Sackler School of Medicine, Tel-Aviv University, Tel-Aviv, Israel.

 

BACKGROUND: Lumpectomy followed by radiation therapy (RT) has become an accepted

local management strategy for patients with small, mammographically detected

ductal carcinoma in situ (DCIS) of the breast. The aim of this analysis is to

describe control rates and patterns of relapse in a cohort of Israeli women with

mammographically detected DCIS treated at a single medical center.

PATIENTS AND METHODS: The files of 107 consecutive patients with DCIS were

retrieved from the cancer registry of the unit of RT. All women underwent

lumpectomy followed by definitive RT, administered in conventional dose

fractionation regimens. Oral tamoxifen, 20 mg/ day, was prescribed to all but 2

patients with positive receptors.

RESULTS: Within a median follow-up time of 52 months, no local recurrence of any

breast tumor was found. There was no correlation between event-free survival and

tumor size, focality, grading, hormone receptor status, administration of

adjuvant hormonal therapy, timing of RT, and RT boost delivery. The 8-year

overall survival, disease-free-survival, and event-free survival were 100, 100,

and 87%, respectively.

CONCLUSIONS: The results reported herein are consistent with short-term and

intermediate-term outcomes that are better than the reported benchmarks from

prospective randomized trials. Although this could reflect selection factors at a

single institution, it is also plausible that a genetically distinct disease is

present in this local population.

 

PMID: 19033713  [PubMed - indexed for MEDLINE]

 

 

12. Anticancer Res. 2008 Sep-Oct;28(5B):3147-52.

 

Invasive breast cancer treated with taxol and epirubicin neo-adjuvant

chemotherapy: the role in the outcome of the "crosstalk" between Erb receptors

and p53.

 

Sarid D(1), Ron IG, Shoshan L, Barnea I, Shina S, Baratz M, Greenberg J, Merimsky

O, Ben-Yosef R, Lev-Ari S, Keidar Y, Yaal-Hahoshen N.

 

Author information:

(1)Department of Oncology, Tel Aviv Sourasky Medical Center, Tel Aviv, Israel.

 

PURPOSE: To correlate p53 and ErbB receptors status with disease-free survival

(DFS) and overall survival (OS) in locally advanced breast cancer.

PATIENTS AND METHODS: Sixty patients were included in a single-center,

open-label, phase II trial (1998-2003). Analysis of Erb receptors and p53 status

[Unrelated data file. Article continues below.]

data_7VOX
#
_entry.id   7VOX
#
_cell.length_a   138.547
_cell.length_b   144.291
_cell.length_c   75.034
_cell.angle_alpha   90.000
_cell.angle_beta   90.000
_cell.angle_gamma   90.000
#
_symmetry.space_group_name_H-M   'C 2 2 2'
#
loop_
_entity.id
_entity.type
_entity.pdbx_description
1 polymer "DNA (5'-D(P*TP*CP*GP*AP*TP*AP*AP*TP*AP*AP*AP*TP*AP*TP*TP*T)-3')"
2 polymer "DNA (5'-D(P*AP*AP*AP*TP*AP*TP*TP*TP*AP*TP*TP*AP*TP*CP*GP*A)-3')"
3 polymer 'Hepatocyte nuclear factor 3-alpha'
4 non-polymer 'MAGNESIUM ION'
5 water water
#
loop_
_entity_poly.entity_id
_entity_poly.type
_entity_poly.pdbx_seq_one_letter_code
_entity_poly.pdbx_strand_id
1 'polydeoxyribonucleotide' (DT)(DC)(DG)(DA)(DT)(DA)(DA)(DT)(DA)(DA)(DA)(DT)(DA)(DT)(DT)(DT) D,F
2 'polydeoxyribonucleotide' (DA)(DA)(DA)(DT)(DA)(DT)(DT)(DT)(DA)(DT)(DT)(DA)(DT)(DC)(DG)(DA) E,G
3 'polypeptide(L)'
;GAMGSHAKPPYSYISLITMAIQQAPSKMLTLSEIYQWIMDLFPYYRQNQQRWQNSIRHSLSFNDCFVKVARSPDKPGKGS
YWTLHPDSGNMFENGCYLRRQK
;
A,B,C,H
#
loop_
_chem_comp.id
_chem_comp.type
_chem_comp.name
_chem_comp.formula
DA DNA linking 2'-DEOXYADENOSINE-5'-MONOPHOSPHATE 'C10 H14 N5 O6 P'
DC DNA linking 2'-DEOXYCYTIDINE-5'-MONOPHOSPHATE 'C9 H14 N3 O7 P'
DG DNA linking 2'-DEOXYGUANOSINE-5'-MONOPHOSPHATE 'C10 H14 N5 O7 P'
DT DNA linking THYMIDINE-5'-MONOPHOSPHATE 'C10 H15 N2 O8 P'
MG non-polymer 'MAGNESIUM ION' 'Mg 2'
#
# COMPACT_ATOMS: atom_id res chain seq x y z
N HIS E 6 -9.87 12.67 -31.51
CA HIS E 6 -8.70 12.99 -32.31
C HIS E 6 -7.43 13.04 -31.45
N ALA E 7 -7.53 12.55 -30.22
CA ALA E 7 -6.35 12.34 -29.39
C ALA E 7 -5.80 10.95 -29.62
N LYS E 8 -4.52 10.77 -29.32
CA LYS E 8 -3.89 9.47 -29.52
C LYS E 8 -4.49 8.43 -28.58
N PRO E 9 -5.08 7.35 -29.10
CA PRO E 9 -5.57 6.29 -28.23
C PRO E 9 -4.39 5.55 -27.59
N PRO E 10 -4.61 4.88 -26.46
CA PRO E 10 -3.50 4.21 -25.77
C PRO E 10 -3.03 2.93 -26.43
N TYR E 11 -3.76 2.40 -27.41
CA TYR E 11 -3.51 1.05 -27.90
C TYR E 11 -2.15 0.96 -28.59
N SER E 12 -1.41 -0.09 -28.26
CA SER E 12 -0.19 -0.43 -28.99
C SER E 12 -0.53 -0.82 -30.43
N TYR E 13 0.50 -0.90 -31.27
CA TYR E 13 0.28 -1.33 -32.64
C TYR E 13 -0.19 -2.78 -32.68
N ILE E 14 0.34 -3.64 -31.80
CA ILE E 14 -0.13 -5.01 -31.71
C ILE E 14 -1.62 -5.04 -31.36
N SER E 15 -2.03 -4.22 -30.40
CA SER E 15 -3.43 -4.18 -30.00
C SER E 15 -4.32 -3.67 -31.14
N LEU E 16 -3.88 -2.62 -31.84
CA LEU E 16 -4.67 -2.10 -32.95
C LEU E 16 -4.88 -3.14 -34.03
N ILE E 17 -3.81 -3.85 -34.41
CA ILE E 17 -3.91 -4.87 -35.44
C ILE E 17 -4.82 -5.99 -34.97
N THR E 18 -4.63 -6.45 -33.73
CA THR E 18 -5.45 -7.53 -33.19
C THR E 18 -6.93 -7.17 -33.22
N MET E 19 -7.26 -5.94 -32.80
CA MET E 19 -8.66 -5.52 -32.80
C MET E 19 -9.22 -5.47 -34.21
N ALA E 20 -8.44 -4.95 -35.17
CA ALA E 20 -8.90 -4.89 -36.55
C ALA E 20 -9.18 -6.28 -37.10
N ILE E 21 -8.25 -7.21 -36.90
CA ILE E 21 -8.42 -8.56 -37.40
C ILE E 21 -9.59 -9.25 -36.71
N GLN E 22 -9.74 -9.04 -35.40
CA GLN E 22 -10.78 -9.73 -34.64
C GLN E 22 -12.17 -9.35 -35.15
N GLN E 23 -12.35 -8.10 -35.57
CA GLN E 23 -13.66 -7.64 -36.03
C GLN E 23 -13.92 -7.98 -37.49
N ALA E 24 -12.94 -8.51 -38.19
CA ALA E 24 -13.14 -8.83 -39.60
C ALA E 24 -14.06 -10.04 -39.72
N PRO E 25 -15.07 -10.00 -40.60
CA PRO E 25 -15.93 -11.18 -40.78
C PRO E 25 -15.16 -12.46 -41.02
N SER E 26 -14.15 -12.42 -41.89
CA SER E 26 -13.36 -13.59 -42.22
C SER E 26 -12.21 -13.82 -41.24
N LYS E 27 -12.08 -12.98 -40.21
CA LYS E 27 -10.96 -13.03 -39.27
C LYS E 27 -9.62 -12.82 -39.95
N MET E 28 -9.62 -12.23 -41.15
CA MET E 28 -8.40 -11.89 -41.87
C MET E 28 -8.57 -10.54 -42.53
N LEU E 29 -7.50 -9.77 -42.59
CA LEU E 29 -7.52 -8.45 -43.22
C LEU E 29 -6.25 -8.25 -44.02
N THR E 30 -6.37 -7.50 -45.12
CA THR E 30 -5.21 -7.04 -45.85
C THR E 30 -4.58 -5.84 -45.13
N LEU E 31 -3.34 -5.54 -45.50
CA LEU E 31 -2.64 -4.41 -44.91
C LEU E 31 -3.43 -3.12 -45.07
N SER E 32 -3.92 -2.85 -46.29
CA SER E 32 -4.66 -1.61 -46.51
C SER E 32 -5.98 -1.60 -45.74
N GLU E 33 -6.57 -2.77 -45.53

and estrogen receptor/progesterone receptor data were available for 33 patients.

Neoadjuvant epirubicin 75 mg/m2 and paclitaxel 175-200 mg/m2 were administered

every 21 days. The patients underwent surgery and radiation therapy and adjuvant

chemo/hormonotherapy.

RESULTS: Approximately two thirds of the patients demonstrated overexpression of

ErbB receptors and had mutant p53 overexpression. The disease recurred in 11/33

patients and 7 died (median follow-up 56 months). Detrimental effects on OS were

established in cases of combined defective p53 expression and ErbB1-ErbB3

heterodimeric receptor overexpression. In contrast, normal p53 together with the

same overexpressed heterodimeric combination of ErbB receptors showed no

statistically significant effect.

CONCLUSION: In terms of the clinical impact of combinations of ErbB receptors

with or without mutant p53, only the overexpressed various ErbB1-ErbB3 dimeric

combinations and the ErbB1/ErbB2/ErbB3 triplet combination with mutated p53 were

related to a significantly poorer outcome. This observation may help in the

development of new strategies required for blocking these molecular pathways and

improving the outcome of patients with locally advanced breast cancer.

 

PMID: 19031973  [PubMed - indexed for MEDLINE]

 

 

13. Anticancer Drugs. 2008 Nov;19(10):1019-21. doi: 10.1097/CAD.0b013e328312c0e5.

 

Targeting the mammalian target of rapamycin in myxoid chondrosarcoma.

 

Merimsky O(1), Bernstein-Molho R, Sagi-Eisenberg R.

 

Author information:

(1)Tel-Aviv Sourasky Medical Center, Sackler School of Medicine, Tel-Aviv

University, Tel-Aviv, Israel. merimsky@zahav.net.il

 

Myxoid chondrosarcoma is a slow-growing sarcoma poorly responsive to chemotherapy

and radiation therapy. Translational research has validated several proteins as

optional therapeutic targets. Significant responses are, however, rare. In this

paper we report an extraordinary response of myxoid chondrosarcoma to targeted

therapy by rapamycin in combination with cyclophosphamide. Our case points to a

possible novel therapeutic approach towards myxoid chondrosarcoma, by targeting

the mammalian target of rapamycin protein, and probably protein kinase C-alpha,

mitogen-activated protein kinase, and Jun N-terminal kinase too, by rapamycin.

 

PMID: 18827568  [PubMed - indexed for MEDLINE]

 

 

14. J Thorac Oncol. 2008 Sep;3(9):994-1002. doi: 10.1097/JTO.0b013e31818396cb.

 

Oral vinorelbine and cisplatin as induction chemotherapy and concomitant

chemo-radiotherapy in stage III non-small cell lung cancer: final results of an

international phase II trial.